Dance to the Piper was not written for a young audience, yet it is a book that can be highly informative for young readers interested in the art of dance. All types of readers will find much of value in the work, as De Mille deals with the roles of both male and female dancers. Readers will also learn about the history of dance and dancers both in the commercial theater (Broadway and film) and the formal dance theater (ballet and the modernist interpretive movement). Young adults may also be interested in comparing contemporary attitudes toward dance with those of the 1920’s and 1930’s in order to see how society’s response has changed. Readers involved in the early days of film history or in the beginning of Cecil B. De Mille’s career will enjoy the early chapters of the book.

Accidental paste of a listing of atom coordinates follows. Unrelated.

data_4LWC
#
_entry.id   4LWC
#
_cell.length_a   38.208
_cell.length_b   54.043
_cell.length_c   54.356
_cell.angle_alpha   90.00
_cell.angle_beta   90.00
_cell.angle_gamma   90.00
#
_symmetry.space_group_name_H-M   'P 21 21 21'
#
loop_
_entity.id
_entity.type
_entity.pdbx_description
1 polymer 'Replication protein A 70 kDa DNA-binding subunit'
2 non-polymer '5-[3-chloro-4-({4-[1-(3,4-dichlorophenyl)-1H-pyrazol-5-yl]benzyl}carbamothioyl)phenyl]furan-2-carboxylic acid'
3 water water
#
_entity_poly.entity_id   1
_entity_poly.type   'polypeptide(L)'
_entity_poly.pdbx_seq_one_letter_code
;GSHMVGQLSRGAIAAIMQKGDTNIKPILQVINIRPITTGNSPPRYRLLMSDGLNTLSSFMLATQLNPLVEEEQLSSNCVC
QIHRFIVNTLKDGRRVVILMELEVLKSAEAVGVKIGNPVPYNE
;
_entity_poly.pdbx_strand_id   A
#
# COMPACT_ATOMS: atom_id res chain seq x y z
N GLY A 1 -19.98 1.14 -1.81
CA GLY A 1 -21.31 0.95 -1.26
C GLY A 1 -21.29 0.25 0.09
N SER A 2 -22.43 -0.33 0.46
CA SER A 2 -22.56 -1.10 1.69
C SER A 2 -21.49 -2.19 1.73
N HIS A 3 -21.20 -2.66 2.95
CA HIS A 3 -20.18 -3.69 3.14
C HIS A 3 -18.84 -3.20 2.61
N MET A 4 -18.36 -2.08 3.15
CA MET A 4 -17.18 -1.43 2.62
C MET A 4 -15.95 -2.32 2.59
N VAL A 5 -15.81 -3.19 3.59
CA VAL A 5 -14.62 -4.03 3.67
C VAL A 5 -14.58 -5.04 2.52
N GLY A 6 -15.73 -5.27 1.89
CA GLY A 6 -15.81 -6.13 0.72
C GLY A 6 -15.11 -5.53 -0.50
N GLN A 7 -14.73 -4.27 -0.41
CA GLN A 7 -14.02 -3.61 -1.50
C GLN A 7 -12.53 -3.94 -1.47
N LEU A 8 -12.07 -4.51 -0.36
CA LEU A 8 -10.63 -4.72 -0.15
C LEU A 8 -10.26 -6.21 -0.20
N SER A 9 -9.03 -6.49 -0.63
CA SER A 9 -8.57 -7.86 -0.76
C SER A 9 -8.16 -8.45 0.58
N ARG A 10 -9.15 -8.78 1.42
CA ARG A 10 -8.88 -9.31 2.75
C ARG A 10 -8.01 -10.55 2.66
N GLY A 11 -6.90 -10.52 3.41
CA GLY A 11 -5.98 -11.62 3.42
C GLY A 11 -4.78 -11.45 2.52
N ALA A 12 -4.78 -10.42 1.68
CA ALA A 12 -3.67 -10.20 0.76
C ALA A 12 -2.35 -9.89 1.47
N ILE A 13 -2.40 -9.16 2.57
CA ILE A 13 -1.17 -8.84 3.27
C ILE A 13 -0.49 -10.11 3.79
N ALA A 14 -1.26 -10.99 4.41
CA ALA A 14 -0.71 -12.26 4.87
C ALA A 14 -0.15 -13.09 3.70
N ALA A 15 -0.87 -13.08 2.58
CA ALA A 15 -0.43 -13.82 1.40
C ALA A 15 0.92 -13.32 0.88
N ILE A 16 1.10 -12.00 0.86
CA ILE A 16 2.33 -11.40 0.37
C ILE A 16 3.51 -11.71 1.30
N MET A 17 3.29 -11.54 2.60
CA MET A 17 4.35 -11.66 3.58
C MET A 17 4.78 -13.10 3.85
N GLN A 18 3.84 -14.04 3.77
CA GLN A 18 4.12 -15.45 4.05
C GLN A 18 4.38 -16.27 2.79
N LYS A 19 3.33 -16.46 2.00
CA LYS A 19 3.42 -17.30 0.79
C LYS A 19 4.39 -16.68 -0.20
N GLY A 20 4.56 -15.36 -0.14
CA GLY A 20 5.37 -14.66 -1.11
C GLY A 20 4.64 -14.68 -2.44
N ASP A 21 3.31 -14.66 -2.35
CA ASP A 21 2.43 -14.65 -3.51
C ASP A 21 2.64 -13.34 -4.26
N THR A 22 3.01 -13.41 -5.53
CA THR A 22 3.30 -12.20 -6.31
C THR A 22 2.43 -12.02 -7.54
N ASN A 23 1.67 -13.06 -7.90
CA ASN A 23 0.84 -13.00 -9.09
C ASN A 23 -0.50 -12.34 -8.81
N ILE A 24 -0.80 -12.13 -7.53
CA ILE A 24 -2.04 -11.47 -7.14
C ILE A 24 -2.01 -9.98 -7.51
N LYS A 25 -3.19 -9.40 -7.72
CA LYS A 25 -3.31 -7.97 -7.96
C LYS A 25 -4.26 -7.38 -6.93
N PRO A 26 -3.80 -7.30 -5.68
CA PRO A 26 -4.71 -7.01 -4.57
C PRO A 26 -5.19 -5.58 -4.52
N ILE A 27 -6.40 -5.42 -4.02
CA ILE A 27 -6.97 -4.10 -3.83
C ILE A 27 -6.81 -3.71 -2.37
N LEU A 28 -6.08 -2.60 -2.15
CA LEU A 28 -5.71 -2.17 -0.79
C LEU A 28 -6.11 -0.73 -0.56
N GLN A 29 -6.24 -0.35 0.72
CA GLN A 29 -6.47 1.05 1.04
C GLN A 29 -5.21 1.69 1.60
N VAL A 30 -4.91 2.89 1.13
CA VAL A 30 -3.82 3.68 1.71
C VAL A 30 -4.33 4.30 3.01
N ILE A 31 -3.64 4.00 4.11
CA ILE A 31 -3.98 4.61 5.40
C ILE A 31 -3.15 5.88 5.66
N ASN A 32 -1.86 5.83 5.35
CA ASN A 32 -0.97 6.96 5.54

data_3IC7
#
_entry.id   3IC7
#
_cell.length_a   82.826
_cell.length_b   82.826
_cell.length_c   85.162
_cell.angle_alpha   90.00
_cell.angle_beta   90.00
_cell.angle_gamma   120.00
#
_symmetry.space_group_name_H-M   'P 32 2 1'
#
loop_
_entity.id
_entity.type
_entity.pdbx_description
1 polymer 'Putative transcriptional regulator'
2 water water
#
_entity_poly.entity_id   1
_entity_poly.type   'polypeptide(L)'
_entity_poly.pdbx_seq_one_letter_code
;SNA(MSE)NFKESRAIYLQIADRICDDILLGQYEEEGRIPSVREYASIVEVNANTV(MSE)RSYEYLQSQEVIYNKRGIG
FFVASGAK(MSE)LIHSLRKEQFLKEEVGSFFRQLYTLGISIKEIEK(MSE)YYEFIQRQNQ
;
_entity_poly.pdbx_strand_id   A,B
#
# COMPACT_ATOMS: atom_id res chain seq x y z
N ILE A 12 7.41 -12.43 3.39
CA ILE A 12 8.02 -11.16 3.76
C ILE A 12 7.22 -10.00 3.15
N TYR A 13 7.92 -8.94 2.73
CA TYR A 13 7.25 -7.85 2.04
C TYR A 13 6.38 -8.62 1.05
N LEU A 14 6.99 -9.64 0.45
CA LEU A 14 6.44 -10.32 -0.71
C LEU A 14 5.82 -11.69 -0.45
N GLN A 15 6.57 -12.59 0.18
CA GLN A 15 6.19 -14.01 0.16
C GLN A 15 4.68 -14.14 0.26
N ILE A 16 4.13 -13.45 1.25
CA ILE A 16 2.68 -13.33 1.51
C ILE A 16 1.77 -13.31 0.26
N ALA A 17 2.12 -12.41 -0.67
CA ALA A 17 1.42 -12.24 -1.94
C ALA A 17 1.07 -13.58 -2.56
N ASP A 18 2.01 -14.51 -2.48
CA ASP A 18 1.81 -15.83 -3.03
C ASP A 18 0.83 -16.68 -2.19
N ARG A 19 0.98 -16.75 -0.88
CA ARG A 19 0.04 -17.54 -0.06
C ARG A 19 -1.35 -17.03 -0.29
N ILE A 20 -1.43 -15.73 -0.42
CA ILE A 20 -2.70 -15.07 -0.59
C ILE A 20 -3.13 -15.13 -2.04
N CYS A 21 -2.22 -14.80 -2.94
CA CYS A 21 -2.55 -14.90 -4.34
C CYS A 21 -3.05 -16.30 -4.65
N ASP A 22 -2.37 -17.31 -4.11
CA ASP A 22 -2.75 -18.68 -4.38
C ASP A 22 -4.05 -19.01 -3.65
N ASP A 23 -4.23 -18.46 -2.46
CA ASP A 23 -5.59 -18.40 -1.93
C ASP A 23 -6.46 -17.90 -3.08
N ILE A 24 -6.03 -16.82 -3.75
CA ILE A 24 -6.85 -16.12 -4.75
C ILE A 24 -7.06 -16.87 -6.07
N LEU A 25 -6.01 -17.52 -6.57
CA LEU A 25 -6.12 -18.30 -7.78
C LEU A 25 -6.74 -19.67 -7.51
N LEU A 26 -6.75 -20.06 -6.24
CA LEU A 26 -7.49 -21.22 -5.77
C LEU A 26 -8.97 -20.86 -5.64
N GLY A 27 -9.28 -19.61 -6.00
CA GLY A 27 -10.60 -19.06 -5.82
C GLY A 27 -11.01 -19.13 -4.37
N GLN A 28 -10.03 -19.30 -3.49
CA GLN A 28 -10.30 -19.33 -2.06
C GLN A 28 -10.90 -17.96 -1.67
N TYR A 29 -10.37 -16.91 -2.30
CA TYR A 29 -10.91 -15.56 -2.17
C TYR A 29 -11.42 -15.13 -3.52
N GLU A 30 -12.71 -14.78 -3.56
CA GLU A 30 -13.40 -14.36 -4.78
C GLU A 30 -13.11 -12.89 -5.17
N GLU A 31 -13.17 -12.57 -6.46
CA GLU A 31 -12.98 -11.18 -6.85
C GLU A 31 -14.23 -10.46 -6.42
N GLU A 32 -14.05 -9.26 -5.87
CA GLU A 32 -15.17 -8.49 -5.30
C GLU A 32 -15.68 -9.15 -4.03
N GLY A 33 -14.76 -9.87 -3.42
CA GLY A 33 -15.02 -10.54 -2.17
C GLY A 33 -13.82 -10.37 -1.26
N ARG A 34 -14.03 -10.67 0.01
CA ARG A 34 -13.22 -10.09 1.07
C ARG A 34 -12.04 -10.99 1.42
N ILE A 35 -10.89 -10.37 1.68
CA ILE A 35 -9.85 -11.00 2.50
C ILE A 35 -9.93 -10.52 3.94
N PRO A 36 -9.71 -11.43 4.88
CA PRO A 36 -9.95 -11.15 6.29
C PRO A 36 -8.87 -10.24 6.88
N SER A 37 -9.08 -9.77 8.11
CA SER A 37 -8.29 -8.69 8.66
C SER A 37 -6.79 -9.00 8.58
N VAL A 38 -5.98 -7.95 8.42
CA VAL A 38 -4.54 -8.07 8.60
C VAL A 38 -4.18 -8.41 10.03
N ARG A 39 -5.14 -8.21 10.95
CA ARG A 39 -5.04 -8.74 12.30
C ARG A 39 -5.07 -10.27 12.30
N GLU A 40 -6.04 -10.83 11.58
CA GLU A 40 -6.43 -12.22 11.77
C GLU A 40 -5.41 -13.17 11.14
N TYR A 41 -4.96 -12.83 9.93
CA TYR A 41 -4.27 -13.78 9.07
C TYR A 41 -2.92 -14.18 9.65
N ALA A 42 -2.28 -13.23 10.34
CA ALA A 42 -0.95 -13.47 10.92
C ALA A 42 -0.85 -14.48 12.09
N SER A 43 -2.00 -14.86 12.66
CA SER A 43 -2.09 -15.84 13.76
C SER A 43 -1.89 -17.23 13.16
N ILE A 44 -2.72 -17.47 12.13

Agnes De Mille’s writing style is somewhat dense and may prove intimidating to readers who are very young. Also, those interested simply in her own story may find her interpolations of discourses on dance history or on the history of a specific company to be distracting and superfluous. The foreword explains that the book was written in bits over a series of years—on letters, napkins, and sales receipts—without chronology or sequence and was arranged by her editor. Nevertheless, the book is valuable if only because it deglamorizes dancers, who are revealed as ordinary human beings who ache, sweat, and complain as everyone else does.